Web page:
By Calum Marsh
By Michelle Orange
By Michael Atkinson
By Simon Abrams
By Zachary Wigon
By Aaron Hillis
By Casey Burchby
By Stephanie Zacharek
As he's questioned by a therapist in the opening scene of the film bearing his name, we see Charles Swan III's subconscious literally spurt out of his head. It's visualized as an animated collage largely made up of ladies' long, disembodied legs—like those in the '40s pinups that decorate the Don Juan graphic designer's playpen home, or on the come-hither album sleeves that he designs. It also indicates writer-director Roman Coppola's approach with A Glimpse Inside the Mind of Charles Swan III, which might generously be described as cut-and-paste—or more accurately as "throw stuff to the wall and see what sticks."
Charlie Sheen starring in an ambitious indie might be the Access Hollywood selling point, but the Coppola brand brings its own cachet. In its story of a well-fed Hollywood man suffering post-breakup midlife malaise, Charles Swan—Coppola's second film as writer and director—is a companion piece to sister Sophia's 2010 Somewhere, starring Stephen Dorff, who cameos here. It has been over a decade since 2001's CQ, Coppola's first feature, a backstage divertissement set in '68 Paris which made sparks colliding space-age bachelor pad and cinema verité aesthetics. More recently, he co-wrote, with Wes Anderson, the screenplay of Moonrise Kingdom, a film dedicated to the cultural fetish objects of a few years earlier in the '60s.
Charles Swan III is also a film made up of period bric-a-brac—though the year is never precisely identified, the LP jackets, clothes, décor, and altogether exhaustive art department work indicate the late '70s. And as Charles's coarsened mind is a "Sex Sells" collage, Coppola's film-fantasy is a decoupage of his own cinematic influences. As Charles imagines his own funeral attended by crestfallen former lovers, Coppola cites the opening of Truffaut's The Man Who Loved Women. The erotic self-examination is all Fellini's 8 1/2 by way of Bob Fosse's 1979 All That Jazz, while Charles' best friend, a stand-up comic named Kirby Star, is photographed to recall Dustin Hoffman as Lenny Bruce in Fosse's biopic Lenny. (Playing Star, Jason Schwartzman has assumed Elliott Gould's Jewfro and beard, if none of his easy charm.) Bill Murray plays Swan's woebegone business manager and appears in another of Charles's daydreams wearing John Wayne's red tunic and suspenders from The Searchers—raised on Westerns and pulps, Charles is susceptible to imagining himself the hero of saves-the-day rescues.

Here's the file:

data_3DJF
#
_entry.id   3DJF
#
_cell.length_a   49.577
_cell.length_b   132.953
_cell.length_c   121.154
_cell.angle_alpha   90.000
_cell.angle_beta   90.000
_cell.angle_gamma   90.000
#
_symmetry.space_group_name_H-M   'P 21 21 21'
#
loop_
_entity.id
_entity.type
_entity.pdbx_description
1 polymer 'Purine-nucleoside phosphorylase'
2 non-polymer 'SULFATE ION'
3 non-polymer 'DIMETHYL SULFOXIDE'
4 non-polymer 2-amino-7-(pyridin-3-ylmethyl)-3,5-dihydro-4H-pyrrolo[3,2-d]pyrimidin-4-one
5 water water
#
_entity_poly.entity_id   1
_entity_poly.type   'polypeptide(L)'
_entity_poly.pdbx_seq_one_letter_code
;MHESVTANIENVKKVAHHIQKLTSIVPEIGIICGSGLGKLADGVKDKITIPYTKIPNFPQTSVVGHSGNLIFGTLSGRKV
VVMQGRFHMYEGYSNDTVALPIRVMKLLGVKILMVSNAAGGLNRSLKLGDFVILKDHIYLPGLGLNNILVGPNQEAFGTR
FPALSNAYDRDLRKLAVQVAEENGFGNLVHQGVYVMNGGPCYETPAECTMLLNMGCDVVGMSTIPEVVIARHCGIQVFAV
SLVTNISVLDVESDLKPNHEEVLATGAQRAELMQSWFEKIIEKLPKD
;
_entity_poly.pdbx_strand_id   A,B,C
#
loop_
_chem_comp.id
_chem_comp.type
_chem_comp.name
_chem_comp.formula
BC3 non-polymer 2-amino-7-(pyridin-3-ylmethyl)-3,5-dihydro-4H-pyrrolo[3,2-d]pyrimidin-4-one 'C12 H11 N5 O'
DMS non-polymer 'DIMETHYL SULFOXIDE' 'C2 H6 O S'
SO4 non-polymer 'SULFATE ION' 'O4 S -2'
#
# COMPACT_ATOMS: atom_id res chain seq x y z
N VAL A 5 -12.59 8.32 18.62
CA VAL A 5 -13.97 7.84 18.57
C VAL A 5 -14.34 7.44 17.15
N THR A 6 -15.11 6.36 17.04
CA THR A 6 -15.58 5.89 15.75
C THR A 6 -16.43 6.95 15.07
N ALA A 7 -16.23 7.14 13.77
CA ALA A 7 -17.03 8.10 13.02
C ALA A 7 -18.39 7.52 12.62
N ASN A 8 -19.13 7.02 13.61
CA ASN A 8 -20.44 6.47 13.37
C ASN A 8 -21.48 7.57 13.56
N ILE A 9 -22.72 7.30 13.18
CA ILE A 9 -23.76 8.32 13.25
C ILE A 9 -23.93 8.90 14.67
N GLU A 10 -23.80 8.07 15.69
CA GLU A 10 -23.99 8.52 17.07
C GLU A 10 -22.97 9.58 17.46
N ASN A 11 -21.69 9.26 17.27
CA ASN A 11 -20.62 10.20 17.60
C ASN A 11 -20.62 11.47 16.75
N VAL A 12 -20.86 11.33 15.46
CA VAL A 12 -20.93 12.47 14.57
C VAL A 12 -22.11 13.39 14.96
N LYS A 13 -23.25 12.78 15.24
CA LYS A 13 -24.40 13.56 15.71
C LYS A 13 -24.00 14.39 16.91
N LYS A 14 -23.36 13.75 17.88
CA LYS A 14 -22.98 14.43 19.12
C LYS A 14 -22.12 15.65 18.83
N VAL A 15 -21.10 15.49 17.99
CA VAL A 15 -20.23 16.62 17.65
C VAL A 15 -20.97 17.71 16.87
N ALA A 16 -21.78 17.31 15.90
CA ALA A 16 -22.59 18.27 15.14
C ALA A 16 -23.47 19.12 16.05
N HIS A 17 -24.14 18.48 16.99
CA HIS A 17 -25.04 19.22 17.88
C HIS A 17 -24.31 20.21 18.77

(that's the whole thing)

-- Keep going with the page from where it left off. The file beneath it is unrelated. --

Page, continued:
Though only the female side of Charles' family appear in the film, the "III" on his name carries the weight of legacy. Coppola and Sheen are both 47, both born to movie families, and go back together as far as Apocalypse Now. While elements of Swan's character come from designer Charles Swan III, who worked on Coppola père's City Magazine, the film knowingly piggybacks on publicity surrounding Sheen's libertinage. He's wearing a coke-hangover look here, including ubiquitous La Dolce Vita aviator shades that only come off for one scene, where he displays a heartbreak that is surprisingly affecting.
I say "surprisingly" because performance can do only so much to alleviate Charles Swan III's inconsequentiality. This has much to do with the way Coppola, feigning full disclosure, gingerly handles the depiction of hetero male fantasy life. Addressing the mingled worshipful-sordid tone of men's perceptions of women, Louis C.K. has said "We think you're angels . . . and we want to drown you in our cum." While this certainly has its cinematic possibilities, more often we wind up with frou-frou absurdities like Kevin Spacey dreaming of Mena Suvari naked in a bathtub of rose petals in American Beauty. If there is a third way, Charles Swan III hasn't found it. Coppola manages one playful and sexy aside in which Charles imagines that his X-Ray Specs, the kind you order with a coupon from a comic book, actually make denim disappear, but other than that he offers only fantasy scenes, neither amusing nor titillating, drawn from those same comic books, in which dreaded, desired ladies are dressed up as squaws on the warpath, or as agents of the "SSBB" (Secret Society of Ball-Busters).
The film's "real-life" women don't come across much more lucidly than the action figures in Charles' fantasies. As the ex- who's caused Charles' heartburn, Katheryn Winnick scarcely registers, her characterization limited to the trivializing tidbit that she used to hold funerals for her old toothbrushes as a little girl. Perhaps Charles Swan III's superficiality is meant to reflect that of a world where we mourn commercial goods, or the perspective of a subject whose mind airbrushes everything into a "layout"—but with neither the moral bite of satire nor a voluptuary surrender that really basks in shallowness, it's a vague, unsatisfying work.
If audiences have sympathized with Fellini, Fosse, and Truffaut's chronically horny on-screen avatars, it's because, whatever trouble they caused women, these cads and their creators seemed at least fascinated or awed by the opposite sex, responsive to all the feminine varietals. In Charles Swan III, the girls with the honeyed curls have little to do but match the scene-to-scene motifs, like rented furniture. And where Moonrise Kingdom invested nostalgia objects with the weight of its character's longing, they're only props here.
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